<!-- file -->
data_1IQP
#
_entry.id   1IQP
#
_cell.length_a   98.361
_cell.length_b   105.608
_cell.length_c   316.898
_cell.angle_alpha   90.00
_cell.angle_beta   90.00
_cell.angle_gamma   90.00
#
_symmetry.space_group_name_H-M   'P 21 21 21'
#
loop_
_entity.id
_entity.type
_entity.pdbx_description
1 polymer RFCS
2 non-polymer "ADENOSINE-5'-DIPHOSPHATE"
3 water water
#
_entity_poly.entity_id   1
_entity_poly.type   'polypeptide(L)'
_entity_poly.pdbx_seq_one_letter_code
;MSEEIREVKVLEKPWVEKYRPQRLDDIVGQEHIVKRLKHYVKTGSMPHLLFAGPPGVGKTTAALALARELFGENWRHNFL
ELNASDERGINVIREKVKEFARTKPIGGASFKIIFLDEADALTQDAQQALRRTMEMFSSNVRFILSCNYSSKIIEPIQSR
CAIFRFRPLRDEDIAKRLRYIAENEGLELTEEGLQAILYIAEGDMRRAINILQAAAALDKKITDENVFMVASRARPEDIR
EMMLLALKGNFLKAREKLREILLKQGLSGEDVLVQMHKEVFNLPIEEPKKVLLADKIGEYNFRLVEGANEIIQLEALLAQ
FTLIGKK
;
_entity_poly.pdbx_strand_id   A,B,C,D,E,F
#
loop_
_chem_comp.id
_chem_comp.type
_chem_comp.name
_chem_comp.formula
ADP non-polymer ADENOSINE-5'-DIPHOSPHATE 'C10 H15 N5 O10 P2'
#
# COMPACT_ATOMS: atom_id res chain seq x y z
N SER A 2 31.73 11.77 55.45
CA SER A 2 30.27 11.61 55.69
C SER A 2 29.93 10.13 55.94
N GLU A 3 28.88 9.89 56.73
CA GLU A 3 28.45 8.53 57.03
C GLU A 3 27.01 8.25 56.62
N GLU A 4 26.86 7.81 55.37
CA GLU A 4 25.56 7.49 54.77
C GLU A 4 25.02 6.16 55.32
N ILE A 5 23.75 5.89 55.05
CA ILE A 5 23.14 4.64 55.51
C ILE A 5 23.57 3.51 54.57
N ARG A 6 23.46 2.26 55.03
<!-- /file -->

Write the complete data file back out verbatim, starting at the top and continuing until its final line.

data_1IQP
#
_entry.id   1IQP
#
_cell.length_a   98.361
_cell.length_b   105.608
_cell.length_c   316.898
_cell.angle_alpha   90.00
_cell.angle_beta   90.00
_cell.angle_gamma   90.00
#
_symmetry.space_group_name_H-M   'P 21 21 21'
#
loop_
_entity.id
_entity.type
_entity.pdbx_description
1 polymer RFCS
2 non-polymer "ADENOSINE-5'-DIPHOSPHATE"
3 water water
#
_entity_poly.entity_id   1
_entity_poly.type   'polypeptide(L)'
_entity_poly.pdbx_seq_one_letter_code
;MSEEIREVKVLEKPWVEKYRPQRLDDIVGQEHIVKRLKHYVKTGSMPHLLFAGPPGVGKTTAALALARELFGENWRHNFL
ELNASDERGINVIREKVKEFARTKPIGGASFKIIFLDEADALTQDAQQALRRTMEMFSSNVRFILSCNYSSKIIEPIQSR
CAIFRFRPLRDEDIAKRLRYIAENEGLELTEEGLQAILYIAEGDMRRAINILQAAAALDKKITDENVFMVASRARPEDIR
EMMLLALKGNFLKAREKLREILLKQGLSGEDVLVQMHKEVFNLPIEEPKKVLLADKIGEYNFRLVEGANEIIQLEALLAQ
FTLIGKK
;
_entity_poly.pdbx_strand_id   A,B,C,D,E,F
#
loop_
_chem_comp.id
_chem_comp.type
_chem_comp.name
_chem_comp.formula
ADP non-polymer ADENOSINE-5'-DIPHOSPHATE 'C10 H15 N5 O10 P2'
#
# COMPACT_ATOMS: atom_id res chain seq x y z
N SER A 2 31.73 11.77 55.45
CA SER A 2 30.27 11.61 55.69
C SER A 2 29.93 10.13 55.94
N GLU A 3 28.88 9.89 56.73
CA GLU A 3 28.45 8.53 57.03
C GLU A 3 27.01 8.25 56.62
N GLU A 4 26.86 7.81 55.37
CA GLU A 4 25.56 7.49 54.77
C GLU A 4 25.02 6.16 55.32
N ILE A 5 23.75 5.89 55.05
CA ILE A 5 23.14 4.64 55.51
C ILE A 5 23.57 3.51 54.57
N ARG A 6 23.46 2.26 55.03